Choice

It's Time for Fluffy Cloud Hair to Have Its Moment

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From personal essays to deep-dives into history and culture, join us as we amplify Black voices and explore the products, traditions, and people leading the way. Beyond every braid, curl, locand strand is a sacred story for women of color—and even though it's just hair, there's so much more than meets the eye. Oftentimes, people are fascinated by the vast diversity of Black hair, which in turn, garners unwarranted attention. In many cases, their miseducation solicits alienating questions and discriminatory treatment that has the potential to derail our self-confidence and personal growth. Unbeknownst to those less-educated about the subject, Black women's hair is not an object. Whichever style we choose to wear is deeply rooted in our ancestral identities but it does not define our humanity. Many women of color carry natural hair stories. Whether the stories stem from a small-minded question or partial comment, these instances are far too common. Most of the time, our scenarios go unsaid and are discussed within our own sister circles.

Compound relaxers, which straighten hair, have been popular for years. But while the look is seen by some at the same time as professional, others call it un-African. Sundays were salon days when I was young. From the age of 10, my mother would plait or be calm my hair for school.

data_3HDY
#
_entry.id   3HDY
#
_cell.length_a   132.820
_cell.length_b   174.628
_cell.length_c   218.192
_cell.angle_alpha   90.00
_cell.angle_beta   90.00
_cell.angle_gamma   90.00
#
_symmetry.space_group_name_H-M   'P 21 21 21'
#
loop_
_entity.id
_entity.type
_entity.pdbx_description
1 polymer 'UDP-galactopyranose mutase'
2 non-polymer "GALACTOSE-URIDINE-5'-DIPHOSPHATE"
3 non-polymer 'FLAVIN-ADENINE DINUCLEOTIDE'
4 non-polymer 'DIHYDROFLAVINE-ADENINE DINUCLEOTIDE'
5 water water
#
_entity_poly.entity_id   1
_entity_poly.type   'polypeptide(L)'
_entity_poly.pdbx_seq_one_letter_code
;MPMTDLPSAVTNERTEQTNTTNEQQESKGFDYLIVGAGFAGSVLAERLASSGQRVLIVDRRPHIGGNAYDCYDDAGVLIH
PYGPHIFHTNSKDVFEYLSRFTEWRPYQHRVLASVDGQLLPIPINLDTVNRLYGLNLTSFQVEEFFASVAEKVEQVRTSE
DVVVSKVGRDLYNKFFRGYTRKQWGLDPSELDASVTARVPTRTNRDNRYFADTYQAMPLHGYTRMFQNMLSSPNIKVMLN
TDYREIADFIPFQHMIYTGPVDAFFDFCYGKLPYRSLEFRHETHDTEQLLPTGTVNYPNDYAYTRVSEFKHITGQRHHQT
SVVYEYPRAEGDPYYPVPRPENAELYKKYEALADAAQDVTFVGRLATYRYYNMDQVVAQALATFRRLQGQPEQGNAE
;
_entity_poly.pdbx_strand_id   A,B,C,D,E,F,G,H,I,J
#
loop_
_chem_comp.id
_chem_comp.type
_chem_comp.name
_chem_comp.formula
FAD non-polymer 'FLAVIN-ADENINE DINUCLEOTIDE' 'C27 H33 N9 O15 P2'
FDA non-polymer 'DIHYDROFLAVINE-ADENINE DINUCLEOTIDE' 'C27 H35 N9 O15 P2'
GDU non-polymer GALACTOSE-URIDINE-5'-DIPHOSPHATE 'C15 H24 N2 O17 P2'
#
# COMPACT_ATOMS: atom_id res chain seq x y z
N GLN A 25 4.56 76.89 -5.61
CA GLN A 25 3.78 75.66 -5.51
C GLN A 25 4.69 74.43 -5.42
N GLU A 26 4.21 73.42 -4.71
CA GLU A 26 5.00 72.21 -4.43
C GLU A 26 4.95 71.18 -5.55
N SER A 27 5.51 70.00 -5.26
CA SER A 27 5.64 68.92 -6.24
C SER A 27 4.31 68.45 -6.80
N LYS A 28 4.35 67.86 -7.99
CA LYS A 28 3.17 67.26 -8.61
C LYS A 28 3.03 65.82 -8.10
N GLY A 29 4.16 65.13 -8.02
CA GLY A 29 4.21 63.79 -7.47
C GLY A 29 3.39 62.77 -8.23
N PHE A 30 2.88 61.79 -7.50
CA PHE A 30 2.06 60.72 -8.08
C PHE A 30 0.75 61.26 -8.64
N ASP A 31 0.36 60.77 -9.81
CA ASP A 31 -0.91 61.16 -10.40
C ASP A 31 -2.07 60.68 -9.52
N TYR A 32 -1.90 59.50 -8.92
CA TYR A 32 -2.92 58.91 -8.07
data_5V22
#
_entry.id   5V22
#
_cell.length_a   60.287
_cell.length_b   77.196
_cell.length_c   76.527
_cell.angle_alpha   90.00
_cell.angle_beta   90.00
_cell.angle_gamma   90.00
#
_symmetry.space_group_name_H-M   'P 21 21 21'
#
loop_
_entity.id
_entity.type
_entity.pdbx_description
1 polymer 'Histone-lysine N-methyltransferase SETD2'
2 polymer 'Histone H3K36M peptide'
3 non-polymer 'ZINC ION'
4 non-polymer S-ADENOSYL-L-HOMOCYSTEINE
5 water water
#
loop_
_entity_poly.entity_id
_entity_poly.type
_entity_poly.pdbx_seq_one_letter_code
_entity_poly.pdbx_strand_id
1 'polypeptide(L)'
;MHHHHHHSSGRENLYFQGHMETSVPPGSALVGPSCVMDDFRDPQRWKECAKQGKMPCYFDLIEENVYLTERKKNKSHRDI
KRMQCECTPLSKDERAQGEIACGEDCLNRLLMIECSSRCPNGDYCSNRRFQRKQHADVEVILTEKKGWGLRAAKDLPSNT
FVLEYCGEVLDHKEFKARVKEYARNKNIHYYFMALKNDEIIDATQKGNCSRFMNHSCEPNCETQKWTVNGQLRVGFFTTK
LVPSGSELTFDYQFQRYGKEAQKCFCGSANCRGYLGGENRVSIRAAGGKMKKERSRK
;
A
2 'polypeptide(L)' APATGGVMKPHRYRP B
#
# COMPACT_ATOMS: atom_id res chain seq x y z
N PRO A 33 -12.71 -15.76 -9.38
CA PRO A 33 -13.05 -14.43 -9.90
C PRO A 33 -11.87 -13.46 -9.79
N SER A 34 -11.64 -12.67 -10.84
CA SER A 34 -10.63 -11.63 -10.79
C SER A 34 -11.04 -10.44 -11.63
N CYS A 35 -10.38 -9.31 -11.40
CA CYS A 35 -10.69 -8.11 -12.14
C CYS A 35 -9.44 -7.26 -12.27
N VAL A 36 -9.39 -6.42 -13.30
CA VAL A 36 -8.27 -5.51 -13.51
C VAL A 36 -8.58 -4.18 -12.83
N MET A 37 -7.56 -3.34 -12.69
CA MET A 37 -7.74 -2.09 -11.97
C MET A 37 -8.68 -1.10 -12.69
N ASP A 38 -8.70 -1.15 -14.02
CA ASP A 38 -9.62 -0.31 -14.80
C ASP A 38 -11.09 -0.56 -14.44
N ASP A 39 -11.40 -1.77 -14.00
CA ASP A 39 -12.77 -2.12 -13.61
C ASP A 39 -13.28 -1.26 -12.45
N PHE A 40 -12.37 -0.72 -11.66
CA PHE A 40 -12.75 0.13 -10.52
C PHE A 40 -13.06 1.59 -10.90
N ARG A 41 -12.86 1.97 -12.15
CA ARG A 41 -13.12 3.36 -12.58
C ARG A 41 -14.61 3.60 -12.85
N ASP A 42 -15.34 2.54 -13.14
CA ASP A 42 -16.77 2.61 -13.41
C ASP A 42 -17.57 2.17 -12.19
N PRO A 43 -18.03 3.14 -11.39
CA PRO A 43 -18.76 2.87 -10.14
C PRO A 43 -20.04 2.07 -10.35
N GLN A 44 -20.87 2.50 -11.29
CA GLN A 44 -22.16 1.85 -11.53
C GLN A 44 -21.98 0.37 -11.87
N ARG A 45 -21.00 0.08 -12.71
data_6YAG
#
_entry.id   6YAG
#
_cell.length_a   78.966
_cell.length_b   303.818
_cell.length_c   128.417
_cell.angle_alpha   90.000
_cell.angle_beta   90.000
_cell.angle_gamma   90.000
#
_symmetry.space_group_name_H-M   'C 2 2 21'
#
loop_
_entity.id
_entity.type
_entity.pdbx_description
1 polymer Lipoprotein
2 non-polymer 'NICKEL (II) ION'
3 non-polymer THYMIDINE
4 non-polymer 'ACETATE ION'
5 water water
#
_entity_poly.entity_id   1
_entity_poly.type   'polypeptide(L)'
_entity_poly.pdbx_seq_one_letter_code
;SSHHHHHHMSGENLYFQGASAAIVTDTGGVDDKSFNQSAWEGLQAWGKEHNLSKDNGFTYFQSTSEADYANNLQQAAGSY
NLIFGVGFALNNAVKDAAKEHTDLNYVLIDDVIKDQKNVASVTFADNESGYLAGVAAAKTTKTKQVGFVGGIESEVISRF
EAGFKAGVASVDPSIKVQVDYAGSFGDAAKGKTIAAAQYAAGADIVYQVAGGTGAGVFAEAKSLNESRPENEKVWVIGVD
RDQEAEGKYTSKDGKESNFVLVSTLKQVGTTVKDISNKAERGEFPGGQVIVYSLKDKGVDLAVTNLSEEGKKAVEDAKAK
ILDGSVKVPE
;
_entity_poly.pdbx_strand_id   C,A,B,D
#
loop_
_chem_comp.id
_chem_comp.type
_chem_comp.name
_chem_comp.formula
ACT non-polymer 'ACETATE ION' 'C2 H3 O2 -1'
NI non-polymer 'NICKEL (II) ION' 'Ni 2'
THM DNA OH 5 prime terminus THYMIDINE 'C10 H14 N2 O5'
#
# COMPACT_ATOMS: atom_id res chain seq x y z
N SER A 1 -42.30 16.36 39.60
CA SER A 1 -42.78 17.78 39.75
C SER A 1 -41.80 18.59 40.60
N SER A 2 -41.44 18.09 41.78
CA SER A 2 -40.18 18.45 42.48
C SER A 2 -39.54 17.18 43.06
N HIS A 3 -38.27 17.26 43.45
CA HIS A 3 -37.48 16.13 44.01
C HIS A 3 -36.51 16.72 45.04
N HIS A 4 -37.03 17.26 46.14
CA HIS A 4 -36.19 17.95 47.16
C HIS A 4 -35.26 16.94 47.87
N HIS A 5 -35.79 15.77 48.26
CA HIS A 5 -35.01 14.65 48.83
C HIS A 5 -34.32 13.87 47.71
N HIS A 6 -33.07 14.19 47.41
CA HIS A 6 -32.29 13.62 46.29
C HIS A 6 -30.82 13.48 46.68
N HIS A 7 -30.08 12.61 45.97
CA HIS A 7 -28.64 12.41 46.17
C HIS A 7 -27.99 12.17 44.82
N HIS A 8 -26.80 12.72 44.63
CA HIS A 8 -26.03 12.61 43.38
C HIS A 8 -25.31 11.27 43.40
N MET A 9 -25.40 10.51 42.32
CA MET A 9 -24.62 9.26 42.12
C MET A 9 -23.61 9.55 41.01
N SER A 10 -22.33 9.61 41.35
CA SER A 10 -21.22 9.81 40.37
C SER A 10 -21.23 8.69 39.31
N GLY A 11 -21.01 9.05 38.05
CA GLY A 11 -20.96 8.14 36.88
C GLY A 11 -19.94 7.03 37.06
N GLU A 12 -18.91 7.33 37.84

Along with the right technique and amount of heat, it can be silky-straight. But you gently comb it out all the rage its kinky state, it will be a picture of health with terrific volume, reaching north, east, west — wherever you want it to go. By now, we've altogether been witness to the swell of the natural hair movement, which above the past 15 plus years, has compelled plenty of Black women en route for leave behind chemical straighteners and accept their kinks and coils to bloom. But even as Black women carry on to play with their natural consistency, there still are certain aesthetic preferences within the community that need en route for be contended with. Even if they aren't going so far as en route for straighten out their texture, many Black women still face pressure to accomplish their natural hair look a a few way — specifically, for it en route for look done. There is a constant belief that if we wear our hair out, our curl patterns — natural or done with the advantage of braids or curling tools — need to be perfectly defined all the rage order for the hair to air good. On the surface, it can seem like an innocuous standard, a bite as simple as a style favourite, but in many ways, it's a good deal deeper than that. Where's the Black girl version of a messy bun? Why the obsession with making absolutely our curl patterns are always crisply defined, even if it means cost hours a week to twist after that retwist our hair?

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